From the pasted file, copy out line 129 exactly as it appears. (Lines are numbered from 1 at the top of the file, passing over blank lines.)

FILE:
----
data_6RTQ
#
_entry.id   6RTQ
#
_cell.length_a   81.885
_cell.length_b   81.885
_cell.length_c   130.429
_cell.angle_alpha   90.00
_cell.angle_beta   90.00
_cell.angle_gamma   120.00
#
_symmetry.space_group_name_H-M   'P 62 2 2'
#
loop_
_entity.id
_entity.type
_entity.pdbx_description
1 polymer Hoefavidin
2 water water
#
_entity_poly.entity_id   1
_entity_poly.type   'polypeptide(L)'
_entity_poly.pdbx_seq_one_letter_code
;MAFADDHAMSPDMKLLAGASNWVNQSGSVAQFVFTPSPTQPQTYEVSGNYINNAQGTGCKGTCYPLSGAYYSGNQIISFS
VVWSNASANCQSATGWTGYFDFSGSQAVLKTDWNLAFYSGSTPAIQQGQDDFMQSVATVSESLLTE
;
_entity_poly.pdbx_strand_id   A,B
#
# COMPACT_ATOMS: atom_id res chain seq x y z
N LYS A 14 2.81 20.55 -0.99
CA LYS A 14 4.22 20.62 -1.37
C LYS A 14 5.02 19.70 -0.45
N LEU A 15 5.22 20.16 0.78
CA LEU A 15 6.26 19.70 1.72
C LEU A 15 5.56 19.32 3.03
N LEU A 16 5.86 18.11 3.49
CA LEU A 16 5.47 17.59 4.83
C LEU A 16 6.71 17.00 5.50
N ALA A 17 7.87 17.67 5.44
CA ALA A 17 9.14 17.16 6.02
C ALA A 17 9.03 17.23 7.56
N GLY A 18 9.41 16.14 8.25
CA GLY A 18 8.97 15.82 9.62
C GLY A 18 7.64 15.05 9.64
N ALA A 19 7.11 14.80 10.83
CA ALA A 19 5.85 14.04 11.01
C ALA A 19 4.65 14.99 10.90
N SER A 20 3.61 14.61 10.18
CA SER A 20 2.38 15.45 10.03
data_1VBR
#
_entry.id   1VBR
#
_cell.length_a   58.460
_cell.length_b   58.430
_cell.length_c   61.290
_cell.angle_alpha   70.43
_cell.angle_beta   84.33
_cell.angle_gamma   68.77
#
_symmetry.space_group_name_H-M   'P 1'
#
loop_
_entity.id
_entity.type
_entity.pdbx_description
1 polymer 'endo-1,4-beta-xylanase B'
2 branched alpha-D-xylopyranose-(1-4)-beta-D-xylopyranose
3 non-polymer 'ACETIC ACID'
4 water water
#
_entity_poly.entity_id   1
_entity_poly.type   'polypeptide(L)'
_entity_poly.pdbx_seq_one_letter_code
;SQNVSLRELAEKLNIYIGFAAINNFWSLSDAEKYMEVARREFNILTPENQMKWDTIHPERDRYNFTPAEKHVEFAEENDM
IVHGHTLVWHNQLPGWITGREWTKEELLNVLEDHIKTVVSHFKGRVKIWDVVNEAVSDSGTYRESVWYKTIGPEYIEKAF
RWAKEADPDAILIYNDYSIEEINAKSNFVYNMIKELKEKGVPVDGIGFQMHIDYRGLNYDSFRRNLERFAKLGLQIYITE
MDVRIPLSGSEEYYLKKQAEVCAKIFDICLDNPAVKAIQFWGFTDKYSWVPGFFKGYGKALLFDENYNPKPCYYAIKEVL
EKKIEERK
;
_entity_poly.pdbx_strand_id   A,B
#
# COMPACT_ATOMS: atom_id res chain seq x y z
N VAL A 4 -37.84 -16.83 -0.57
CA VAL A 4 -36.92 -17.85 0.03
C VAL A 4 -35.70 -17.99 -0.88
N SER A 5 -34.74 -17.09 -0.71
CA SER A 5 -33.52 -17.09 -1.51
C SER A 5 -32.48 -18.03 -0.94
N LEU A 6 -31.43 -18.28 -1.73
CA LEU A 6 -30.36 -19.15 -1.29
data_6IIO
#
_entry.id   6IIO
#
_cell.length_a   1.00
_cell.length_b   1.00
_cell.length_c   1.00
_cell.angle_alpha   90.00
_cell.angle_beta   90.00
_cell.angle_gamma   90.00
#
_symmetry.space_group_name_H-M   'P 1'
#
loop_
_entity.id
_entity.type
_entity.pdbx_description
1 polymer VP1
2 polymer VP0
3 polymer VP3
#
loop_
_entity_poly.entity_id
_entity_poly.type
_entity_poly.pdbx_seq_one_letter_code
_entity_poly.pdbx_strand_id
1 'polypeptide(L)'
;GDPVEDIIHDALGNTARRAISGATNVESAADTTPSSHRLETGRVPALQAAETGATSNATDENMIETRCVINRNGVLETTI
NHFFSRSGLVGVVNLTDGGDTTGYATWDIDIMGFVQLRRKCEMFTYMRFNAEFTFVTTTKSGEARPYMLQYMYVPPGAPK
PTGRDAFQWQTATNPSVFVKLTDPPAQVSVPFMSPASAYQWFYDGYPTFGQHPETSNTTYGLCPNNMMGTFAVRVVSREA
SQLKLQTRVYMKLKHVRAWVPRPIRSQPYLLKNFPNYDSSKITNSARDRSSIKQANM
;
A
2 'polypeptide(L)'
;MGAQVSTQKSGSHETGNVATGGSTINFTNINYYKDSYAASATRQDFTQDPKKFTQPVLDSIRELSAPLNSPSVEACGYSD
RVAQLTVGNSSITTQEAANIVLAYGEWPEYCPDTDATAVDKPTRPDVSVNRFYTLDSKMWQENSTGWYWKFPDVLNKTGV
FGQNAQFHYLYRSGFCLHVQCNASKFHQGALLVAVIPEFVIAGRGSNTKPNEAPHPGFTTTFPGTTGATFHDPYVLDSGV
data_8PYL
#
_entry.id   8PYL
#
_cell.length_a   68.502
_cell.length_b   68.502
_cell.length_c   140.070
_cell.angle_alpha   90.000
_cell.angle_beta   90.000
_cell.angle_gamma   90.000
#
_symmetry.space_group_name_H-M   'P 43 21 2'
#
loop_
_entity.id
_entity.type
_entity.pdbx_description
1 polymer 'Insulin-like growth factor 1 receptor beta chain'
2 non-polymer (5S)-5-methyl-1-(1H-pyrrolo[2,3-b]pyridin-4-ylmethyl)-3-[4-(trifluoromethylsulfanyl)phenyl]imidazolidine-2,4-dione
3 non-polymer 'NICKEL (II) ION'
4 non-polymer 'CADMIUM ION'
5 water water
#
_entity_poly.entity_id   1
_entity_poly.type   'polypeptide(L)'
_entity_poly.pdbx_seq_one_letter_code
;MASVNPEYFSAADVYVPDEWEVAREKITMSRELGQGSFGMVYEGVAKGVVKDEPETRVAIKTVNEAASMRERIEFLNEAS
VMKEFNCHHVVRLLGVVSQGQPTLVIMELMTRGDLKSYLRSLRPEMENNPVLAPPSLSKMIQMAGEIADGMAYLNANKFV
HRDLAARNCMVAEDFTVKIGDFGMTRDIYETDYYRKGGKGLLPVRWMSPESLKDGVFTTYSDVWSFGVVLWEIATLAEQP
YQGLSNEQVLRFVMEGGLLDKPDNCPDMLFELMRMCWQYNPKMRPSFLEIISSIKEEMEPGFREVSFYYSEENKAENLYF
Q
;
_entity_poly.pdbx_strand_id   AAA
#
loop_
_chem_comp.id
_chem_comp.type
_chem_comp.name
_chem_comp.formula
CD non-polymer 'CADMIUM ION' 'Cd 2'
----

data_8PYL